Patients who are hospitalised to receive an AICD need to assimilate a lot of new information within a short period of time. Information about management of the AICD, prescribed lifestyle changes and recommended action following a shock is usually presented while the patient is in hospital, immediately before or within a few days after surgery. The nature of changes that patients need to accommodate and the volume of information provided can be overwhelming for some, particularly for those who did not know much about AICDs prior to their hospitalisation.
Whether patients are adequately prepared for what lies ahead depends partly on their ability to assimilate new information, the type of adjustments they will need to make (eg retirement; not driving) and their inherent personality characteristics. As anxiety (Ashcraft and Kirk 2001; Hope et al 1998; Hill and Vandervoort 1992), and depression (Kizilbash et al 2002) can impair the ability to retain new information, the material provided to patients in the period immediately following surgery may not be well assimilated. In addition, anxiety can lead to recall bias toward threat related material (Coles and Heimberg 2002; Reidy and Richards 1997), which may interfere with objective processing of new information.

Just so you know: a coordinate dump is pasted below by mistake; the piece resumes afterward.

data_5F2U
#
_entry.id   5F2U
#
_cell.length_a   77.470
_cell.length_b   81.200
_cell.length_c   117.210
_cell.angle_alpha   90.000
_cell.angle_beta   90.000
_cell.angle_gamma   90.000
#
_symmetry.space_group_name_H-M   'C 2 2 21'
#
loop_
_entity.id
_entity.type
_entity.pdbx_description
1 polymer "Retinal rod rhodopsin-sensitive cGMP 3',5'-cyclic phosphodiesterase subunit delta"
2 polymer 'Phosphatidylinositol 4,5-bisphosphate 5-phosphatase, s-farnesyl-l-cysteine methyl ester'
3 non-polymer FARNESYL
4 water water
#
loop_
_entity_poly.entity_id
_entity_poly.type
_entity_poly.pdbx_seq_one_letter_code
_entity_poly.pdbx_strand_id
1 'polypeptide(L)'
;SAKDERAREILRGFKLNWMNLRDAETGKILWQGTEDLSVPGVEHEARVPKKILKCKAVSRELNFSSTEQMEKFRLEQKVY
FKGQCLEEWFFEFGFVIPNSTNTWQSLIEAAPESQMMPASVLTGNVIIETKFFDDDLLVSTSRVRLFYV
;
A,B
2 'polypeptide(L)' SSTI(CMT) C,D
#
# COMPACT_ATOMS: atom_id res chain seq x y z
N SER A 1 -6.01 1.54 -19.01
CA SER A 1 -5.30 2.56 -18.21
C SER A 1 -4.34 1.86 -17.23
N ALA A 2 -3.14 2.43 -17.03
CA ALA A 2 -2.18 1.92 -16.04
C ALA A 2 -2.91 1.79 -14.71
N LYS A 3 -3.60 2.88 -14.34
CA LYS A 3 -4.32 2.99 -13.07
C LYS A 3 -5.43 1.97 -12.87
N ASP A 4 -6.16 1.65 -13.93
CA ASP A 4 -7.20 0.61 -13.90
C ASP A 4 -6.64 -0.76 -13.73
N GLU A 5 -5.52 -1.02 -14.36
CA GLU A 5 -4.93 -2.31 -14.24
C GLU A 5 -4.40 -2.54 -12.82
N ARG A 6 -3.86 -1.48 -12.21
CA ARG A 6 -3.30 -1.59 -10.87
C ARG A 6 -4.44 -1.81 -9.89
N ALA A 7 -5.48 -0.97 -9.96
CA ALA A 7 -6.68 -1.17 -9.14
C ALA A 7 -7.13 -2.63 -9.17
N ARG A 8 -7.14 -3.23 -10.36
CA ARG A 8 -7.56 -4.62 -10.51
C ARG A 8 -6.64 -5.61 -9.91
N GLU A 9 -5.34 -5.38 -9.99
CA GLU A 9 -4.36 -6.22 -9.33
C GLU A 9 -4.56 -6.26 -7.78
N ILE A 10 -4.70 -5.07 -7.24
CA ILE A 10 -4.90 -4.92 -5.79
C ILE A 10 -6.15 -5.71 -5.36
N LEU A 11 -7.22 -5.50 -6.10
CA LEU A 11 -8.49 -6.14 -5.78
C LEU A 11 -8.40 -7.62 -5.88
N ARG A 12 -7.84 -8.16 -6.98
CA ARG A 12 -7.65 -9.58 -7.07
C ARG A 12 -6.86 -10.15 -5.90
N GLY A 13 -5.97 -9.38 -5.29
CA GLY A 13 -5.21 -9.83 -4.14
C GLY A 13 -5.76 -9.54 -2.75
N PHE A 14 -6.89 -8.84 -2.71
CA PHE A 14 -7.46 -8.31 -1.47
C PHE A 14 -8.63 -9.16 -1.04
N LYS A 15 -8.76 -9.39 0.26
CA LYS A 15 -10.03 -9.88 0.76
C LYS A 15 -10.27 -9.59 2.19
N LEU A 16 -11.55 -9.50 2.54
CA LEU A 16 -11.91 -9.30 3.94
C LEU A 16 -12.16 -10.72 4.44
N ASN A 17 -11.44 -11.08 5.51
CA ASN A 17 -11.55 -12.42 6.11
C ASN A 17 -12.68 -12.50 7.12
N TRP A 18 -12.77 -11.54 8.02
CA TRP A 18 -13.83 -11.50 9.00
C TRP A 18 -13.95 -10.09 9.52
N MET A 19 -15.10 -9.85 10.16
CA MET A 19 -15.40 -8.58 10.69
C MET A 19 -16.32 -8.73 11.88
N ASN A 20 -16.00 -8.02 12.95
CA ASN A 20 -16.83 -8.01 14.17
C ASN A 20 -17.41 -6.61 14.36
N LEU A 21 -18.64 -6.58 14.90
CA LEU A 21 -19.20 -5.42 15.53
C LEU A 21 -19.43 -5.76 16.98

As the length of hospital stay has shortened in recent years, there may also be limited opportunity to provide comprehensive information and respond to patient concerns while they are in hospital. Further, some issues may not arise until after patients have gone home. Inadequate preparation may contribute to subsequent problems with management of the device and/or psychological adjustment, particularly if difficulties arise.